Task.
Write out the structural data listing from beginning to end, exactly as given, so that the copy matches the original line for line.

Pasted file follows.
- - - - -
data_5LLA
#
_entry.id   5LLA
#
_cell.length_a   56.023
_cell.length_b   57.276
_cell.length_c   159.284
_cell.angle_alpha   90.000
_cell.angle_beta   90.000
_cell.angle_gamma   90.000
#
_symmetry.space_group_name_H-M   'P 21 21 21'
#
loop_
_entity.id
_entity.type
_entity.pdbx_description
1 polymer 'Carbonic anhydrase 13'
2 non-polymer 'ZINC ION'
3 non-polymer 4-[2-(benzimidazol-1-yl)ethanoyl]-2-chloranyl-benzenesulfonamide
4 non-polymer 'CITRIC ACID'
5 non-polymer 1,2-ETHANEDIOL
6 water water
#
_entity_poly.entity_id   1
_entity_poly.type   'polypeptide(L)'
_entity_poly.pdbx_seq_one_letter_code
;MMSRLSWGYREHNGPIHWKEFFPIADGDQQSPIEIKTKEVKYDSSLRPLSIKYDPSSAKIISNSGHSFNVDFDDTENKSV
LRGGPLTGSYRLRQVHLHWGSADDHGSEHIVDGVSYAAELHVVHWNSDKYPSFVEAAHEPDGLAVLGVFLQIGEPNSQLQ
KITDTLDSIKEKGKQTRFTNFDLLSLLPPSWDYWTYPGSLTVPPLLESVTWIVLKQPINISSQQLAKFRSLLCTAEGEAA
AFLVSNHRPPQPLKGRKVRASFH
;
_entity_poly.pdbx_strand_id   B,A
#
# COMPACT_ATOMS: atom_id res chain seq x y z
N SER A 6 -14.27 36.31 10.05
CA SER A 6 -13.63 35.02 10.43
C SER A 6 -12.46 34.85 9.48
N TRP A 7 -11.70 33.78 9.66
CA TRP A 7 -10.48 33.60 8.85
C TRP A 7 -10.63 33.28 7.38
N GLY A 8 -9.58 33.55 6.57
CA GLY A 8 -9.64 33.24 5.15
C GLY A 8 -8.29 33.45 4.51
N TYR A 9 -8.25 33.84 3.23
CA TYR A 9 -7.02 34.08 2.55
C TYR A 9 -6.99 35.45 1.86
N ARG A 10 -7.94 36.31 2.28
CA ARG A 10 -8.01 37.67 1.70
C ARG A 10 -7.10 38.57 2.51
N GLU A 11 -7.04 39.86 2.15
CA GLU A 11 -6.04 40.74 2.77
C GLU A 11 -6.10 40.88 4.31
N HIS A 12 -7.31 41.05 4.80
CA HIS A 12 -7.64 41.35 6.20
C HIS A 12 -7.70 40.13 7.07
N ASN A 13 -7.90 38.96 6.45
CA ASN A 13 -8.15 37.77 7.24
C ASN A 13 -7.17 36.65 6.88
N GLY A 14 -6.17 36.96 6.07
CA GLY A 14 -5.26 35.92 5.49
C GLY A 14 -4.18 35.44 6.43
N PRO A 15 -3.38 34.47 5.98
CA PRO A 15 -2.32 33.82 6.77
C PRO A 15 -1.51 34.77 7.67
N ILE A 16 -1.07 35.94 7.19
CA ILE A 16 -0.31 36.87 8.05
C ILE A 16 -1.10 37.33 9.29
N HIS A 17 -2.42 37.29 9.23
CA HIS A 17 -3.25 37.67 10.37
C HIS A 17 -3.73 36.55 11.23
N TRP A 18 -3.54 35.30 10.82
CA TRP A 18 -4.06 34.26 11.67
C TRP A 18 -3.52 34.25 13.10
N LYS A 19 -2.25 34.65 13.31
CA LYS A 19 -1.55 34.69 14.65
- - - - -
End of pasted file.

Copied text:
data_5LLA
#
_entry.id   5LLA
#
_cell.length_a   56.023
_cell.length_b   57.276
_cell.length_c   159.284
_cell.angle_alpha   90.000
_cell.angle_beta   90.000
_cell.angle_gamma   90.000
#
_symmetry.space_group_name_H-M   'P 21 21 21'
#
loop_
_entity.id
_entity.type
_entity.pdbx_description
1 polymer 'Carbonic anhydrase 13'
2 non-polymer 'ZINC ION'
3 non-polymer 4-[2-(benzimidazol-1-yl)ethanoyl]-2-chloranyl-benzenesulfonamide
4 non-polymer 'CITRIC ACID'
5 non-polymer 1,2-ETHANEDIOL
6 water water
#
_entity_poly.entity_id   1
_entity_poly.type   'polypeptide(L)'
_entity_poly.pdbx_seq_one_letter_code
;MMSRLSWGYREHNGPIHWKEFFPIADGDQQSPIEIKTKEVKYDSSLRPLSIKYDPSSAKIISNSGHSFNVDFDDTENKSV
LRGGPLTGSYRLRQVHLHWGSADDHGSEHIVDGVSYAAELHVVHWNSDKYPSFVEAAHEPDGLAVLGVFLQIGEPNSQLQ
KITDTLDSIKEKGKQTRFTNFDLLSLLPPSWDYWTYPGSLTVPPLLESVTWIVLKQPINISSQQLAKFRSLLCTAEGEAA
AFLVSNHRPPQPLKGRKVRASFH
;
_entity_poly.pdbx_strand_id   B,A
#
# COMPACT_ATOMS: atom_id res chain seq x y z
N SER A 6 -14.27 36.31 10.05
CA SER A 6 -13.63 35.02 10.43
C SER A 6 -12.46 34.85 9.48
N TRP A 7 -11.70 33.78 9.66
CA TRP A 7 -10.48 33.60 8.85
C TRP A 7 -10.63 33.28 7.38
N GLY A 8 -9.58 33.55 6.57
CA GLY A 8 -9.64 33.24 5.15
C GLY A 8 -8.29 33.45 4.51
N TYR A 9 -8.25 33.84 3.23
CA TYR A 9 -7.02 34.08 2.55
C TYR A 9 -6.99 35.45 1.86
N ARG A 10 -7.94 36.31 2.28
CA ARG A 10 -8.01 37.67 1.70
C ARG A 10 -7.10 38.57 2.51
N GLU A 11 -7.04 39.86 2.15
CA GLU A 11 -6.04 40.74 2.77
C GLU A 11 -6.10 40.88 4.31
N HIS A 12 -7.31 41.05 4.80
CA HIS A 12 -7.64 41.35 6.20
C HIS A 12 -7.70 40.13 7.07
N ASN A 13 -7.90 38.96 6.45
CA ASN A 13 -8.15 37.77 7.24
C ASN A 13 -7.17 36.65 6.88
N GLY A 14 -6.17 36.96 6.07
CA GLY A 14 -5.26 35.92 5.49
C GLY A 14 -4.18 35.44 6.43
N PRO A 15 -3.38 34.47 5.98
CA PRO A 15 -2.32 33.82 6.77
C PRO A 15 -1.51 34.77 7.67
N ILE A 16 -1.07 35.94 7.19
CA ILE A 16 -0.31 36.87 8.05
C ILE A 16 -1.10 37.33 9.29
N HIS A 17 -2.42 37.29 9.23
CA HIS A 17 -3.25 37.67 10.37
C HIS A 17 -3.73 36.55 11.23
N TRP A 18 -3.54 35.30 10.82
CA TRP A 18 -4.06 34.26 11.67
C TRP A 18 -3.52 34.25 13.10
N LYS A 19 -2.25 34.65 13.31
CA LYS A 19 -1.55 34.69 14.65